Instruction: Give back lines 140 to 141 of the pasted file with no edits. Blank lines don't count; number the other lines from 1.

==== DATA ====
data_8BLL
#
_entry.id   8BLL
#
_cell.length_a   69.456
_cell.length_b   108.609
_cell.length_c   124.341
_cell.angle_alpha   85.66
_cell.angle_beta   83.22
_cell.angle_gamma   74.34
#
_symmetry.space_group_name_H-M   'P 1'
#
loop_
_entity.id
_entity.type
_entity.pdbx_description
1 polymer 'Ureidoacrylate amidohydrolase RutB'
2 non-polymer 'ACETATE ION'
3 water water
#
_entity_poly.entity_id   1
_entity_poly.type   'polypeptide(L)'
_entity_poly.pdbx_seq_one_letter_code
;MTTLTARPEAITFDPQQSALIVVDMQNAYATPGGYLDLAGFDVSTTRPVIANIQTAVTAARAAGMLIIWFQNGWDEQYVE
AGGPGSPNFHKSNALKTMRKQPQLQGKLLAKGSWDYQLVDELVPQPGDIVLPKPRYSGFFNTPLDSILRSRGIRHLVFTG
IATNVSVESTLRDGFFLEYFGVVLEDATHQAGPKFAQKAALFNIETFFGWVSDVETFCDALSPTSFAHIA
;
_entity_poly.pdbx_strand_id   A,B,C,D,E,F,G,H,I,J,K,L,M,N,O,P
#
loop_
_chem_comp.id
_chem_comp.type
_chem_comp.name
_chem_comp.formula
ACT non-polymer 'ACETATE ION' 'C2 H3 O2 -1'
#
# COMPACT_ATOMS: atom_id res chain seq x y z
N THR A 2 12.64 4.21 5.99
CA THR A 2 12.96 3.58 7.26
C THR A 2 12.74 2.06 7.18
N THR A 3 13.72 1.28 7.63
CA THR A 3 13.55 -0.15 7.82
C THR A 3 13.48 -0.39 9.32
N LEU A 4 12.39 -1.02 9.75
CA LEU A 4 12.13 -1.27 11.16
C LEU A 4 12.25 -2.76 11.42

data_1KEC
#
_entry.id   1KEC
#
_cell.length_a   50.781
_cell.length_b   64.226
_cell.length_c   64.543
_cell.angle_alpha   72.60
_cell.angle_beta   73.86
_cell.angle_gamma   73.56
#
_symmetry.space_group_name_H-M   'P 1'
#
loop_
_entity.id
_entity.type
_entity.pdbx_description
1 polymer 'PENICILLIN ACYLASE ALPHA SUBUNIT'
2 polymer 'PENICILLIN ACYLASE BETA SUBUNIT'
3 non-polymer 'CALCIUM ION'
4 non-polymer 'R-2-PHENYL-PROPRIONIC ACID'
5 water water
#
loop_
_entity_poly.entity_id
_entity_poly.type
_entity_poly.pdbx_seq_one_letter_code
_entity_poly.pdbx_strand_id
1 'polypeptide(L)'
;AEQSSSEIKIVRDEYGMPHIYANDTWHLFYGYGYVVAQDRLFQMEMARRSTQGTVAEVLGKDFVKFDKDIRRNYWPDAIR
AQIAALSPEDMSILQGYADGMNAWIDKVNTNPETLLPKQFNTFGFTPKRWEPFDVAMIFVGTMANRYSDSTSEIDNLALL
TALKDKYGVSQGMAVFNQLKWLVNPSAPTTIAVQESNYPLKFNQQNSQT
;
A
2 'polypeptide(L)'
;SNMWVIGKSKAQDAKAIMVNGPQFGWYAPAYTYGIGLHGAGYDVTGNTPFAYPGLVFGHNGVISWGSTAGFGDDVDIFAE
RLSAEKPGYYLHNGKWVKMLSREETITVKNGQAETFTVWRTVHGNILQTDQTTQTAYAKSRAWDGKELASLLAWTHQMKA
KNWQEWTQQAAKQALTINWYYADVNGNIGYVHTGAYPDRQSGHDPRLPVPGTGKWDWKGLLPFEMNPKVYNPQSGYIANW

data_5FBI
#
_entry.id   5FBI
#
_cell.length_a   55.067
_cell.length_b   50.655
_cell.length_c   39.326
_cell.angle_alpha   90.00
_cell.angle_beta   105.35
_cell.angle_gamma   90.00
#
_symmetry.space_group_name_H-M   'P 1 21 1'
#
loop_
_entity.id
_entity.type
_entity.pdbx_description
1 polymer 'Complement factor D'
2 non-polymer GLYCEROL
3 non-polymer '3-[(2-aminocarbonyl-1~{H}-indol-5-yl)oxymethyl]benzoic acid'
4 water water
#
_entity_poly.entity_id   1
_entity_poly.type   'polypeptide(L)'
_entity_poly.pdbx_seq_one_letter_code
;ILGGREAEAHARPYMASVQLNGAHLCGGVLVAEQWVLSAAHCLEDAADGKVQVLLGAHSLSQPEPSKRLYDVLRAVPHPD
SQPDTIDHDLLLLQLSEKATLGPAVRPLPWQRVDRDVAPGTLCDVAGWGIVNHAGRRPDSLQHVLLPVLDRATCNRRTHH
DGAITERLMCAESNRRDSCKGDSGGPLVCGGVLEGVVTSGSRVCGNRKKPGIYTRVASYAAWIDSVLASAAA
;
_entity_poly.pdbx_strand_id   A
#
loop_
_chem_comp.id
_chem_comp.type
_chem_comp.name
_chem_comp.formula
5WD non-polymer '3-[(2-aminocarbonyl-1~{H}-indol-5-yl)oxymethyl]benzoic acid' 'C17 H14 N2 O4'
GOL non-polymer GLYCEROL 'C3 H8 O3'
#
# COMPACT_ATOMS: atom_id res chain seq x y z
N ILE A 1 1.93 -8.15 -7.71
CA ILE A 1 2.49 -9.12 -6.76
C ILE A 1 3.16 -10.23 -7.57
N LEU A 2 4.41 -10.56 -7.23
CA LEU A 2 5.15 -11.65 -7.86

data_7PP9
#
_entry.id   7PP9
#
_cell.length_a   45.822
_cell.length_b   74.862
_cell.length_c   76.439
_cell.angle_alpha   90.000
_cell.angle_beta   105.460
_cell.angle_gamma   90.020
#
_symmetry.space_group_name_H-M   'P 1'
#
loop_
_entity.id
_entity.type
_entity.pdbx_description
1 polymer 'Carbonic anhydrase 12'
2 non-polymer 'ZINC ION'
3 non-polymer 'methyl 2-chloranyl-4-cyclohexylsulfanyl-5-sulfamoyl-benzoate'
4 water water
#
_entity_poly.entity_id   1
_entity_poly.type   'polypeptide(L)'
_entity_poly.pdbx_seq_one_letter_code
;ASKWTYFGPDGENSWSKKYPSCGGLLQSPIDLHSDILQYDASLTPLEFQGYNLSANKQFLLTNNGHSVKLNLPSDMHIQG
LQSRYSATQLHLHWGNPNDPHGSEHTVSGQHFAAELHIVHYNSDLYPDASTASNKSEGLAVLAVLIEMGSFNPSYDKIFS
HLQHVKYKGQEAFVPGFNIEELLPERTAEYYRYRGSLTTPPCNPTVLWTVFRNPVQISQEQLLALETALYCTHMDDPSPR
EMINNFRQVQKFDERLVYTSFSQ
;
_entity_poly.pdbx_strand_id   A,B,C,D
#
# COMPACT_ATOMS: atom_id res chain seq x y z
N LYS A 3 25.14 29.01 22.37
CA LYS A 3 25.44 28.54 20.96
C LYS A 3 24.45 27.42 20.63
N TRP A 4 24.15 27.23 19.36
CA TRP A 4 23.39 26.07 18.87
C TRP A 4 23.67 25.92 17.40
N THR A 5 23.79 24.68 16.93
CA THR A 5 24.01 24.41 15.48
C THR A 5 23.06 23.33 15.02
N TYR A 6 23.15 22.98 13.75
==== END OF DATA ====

_cell.angle_gamma   90.020
#